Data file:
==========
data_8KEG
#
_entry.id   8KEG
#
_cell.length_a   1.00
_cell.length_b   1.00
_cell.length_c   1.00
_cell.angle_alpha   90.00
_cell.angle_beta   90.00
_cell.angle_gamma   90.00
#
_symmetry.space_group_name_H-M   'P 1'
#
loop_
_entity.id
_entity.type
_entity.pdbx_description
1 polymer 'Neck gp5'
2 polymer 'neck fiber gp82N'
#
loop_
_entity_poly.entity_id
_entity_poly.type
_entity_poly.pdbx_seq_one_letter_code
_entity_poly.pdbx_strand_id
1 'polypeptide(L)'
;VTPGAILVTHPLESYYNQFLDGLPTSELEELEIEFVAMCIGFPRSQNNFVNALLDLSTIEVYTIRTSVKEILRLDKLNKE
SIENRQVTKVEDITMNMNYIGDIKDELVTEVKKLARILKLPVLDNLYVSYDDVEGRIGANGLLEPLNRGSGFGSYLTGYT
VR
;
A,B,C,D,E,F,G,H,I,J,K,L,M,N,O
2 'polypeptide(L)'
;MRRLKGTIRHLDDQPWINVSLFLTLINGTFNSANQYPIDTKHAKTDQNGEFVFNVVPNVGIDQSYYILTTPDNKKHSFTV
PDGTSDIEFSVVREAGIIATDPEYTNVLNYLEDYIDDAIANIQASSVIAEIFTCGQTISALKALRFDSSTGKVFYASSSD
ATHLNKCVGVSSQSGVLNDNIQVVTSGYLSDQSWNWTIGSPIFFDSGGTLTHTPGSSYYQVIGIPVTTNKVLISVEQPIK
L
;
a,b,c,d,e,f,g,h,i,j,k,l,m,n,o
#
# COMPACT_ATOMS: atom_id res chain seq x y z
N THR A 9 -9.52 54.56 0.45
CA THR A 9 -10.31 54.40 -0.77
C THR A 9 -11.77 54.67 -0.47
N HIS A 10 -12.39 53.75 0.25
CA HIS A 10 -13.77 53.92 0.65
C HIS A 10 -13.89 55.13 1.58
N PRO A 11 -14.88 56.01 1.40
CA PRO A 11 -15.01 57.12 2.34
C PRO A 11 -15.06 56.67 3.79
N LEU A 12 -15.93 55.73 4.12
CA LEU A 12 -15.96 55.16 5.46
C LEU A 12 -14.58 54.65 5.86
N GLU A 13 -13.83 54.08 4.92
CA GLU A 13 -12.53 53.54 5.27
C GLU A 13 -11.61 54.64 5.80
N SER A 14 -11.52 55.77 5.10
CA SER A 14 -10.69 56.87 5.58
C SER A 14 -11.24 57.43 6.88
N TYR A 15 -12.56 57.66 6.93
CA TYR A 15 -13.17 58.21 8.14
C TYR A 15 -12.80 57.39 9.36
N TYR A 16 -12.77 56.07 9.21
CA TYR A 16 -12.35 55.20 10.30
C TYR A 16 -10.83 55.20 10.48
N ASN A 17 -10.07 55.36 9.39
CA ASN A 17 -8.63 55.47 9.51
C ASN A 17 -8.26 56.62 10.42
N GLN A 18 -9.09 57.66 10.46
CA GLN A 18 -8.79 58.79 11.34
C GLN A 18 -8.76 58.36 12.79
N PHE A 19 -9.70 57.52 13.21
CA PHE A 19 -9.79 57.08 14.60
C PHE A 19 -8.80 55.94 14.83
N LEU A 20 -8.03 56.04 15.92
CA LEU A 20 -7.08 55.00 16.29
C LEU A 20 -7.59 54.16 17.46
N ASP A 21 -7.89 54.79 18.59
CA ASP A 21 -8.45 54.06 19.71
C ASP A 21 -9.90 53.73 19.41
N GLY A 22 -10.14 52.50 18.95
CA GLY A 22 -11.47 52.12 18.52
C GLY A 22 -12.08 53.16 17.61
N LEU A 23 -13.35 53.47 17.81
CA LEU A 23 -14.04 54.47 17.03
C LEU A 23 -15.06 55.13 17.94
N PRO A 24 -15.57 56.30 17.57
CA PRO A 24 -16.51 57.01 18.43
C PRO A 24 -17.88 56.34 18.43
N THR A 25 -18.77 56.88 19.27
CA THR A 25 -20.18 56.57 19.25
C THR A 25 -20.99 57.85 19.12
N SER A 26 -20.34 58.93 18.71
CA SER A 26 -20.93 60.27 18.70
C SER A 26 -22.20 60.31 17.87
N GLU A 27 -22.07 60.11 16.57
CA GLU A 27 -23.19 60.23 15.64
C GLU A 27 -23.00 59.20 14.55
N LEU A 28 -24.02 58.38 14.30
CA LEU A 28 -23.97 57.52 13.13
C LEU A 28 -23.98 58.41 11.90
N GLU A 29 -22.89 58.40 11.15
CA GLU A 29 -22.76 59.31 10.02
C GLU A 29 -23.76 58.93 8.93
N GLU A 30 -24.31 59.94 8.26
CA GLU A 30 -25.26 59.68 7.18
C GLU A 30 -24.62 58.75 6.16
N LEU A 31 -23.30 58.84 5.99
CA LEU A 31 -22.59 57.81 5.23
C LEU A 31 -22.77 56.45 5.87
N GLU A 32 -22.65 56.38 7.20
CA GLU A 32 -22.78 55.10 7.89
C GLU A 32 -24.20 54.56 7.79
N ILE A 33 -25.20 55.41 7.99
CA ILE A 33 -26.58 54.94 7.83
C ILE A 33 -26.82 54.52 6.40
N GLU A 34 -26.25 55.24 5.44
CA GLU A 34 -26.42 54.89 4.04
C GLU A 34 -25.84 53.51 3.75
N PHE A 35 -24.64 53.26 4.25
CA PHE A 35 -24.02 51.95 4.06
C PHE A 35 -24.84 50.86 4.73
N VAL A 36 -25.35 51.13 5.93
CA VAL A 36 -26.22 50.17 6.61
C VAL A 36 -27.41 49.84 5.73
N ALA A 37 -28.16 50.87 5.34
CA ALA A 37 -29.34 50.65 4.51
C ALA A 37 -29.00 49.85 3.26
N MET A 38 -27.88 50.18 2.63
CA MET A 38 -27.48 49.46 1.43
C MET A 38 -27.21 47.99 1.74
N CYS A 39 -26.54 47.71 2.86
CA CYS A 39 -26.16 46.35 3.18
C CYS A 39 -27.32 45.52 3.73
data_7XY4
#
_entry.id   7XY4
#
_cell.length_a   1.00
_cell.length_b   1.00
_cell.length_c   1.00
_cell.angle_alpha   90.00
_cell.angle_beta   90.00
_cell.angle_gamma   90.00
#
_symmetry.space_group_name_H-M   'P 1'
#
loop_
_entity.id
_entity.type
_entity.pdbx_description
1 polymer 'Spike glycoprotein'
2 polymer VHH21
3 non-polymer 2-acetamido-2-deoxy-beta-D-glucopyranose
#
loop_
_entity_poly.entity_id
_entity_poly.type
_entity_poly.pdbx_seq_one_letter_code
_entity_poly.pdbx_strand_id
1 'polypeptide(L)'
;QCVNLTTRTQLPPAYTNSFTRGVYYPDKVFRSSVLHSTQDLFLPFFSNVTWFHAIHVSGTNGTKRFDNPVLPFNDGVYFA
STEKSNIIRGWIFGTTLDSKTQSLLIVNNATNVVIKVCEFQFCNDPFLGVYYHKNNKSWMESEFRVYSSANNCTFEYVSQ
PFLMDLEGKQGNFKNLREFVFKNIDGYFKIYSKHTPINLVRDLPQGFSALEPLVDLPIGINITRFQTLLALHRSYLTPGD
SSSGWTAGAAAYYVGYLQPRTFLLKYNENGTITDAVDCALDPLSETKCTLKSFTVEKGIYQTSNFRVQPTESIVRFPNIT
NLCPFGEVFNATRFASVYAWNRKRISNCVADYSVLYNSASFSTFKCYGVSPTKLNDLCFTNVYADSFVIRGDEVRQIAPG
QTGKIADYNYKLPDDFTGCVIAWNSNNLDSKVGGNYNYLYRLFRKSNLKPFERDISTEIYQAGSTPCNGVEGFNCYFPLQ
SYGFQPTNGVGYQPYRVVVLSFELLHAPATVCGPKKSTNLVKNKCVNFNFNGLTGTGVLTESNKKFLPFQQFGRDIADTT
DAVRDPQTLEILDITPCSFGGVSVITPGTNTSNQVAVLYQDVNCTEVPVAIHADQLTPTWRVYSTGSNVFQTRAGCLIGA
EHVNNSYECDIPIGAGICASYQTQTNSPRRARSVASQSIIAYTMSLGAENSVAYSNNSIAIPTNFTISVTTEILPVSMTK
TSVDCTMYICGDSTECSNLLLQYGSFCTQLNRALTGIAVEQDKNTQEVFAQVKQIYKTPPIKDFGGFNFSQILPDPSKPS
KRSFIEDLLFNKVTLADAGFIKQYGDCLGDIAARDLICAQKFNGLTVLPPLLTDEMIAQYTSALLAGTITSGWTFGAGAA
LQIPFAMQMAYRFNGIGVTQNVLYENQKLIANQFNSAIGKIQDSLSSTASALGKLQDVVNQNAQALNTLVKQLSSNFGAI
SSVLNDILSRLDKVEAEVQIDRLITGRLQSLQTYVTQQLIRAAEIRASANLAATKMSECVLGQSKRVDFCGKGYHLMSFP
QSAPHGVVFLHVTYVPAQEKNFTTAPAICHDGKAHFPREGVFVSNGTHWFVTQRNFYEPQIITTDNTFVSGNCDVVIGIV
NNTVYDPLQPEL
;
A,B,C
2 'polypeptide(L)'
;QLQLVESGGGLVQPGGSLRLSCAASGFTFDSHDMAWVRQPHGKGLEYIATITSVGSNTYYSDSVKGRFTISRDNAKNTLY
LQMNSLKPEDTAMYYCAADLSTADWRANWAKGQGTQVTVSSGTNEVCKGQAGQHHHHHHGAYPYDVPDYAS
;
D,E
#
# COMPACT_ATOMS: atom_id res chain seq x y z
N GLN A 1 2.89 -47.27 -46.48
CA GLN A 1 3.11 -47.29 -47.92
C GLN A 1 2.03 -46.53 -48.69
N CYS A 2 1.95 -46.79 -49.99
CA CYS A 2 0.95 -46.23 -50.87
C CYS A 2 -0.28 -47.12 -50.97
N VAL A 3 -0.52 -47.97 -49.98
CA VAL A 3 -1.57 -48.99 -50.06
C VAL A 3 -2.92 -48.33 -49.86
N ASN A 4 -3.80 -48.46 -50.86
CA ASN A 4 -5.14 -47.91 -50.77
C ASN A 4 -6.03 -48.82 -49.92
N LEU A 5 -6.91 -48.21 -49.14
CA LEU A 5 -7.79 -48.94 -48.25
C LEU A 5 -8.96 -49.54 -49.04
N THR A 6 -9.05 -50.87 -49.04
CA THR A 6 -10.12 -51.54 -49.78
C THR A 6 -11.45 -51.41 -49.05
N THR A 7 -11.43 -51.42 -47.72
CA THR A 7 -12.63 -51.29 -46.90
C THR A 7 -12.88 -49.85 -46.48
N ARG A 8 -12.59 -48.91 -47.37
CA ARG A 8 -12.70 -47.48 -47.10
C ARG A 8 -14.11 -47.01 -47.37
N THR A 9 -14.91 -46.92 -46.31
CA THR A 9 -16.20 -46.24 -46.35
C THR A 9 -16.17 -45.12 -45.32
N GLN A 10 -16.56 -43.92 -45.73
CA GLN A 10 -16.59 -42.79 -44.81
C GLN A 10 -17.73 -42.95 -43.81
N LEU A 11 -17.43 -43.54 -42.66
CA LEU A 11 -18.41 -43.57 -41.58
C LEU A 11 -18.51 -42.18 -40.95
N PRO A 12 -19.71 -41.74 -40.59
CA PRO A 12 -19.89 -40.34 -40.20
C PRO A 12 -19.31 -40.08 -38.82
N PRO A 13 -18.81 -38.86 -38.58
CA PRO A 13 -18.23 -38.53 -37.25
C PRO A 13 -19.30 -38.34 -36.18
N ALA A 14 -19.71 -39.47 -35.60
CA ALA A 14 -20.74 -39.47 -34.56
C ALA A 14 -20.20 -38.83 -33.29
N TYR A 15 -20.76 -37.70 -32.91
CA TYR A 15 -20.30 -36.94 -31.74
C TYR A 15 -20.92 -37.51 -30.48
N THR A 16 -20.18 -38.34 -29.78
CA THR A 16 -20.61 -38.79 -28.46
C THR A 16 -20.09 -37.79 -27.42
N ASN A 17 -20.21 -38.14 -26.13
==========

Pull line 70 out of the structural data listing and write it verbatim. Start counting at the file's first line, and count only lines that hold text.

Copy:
C GLN A 18 -8.76 58.36 12.79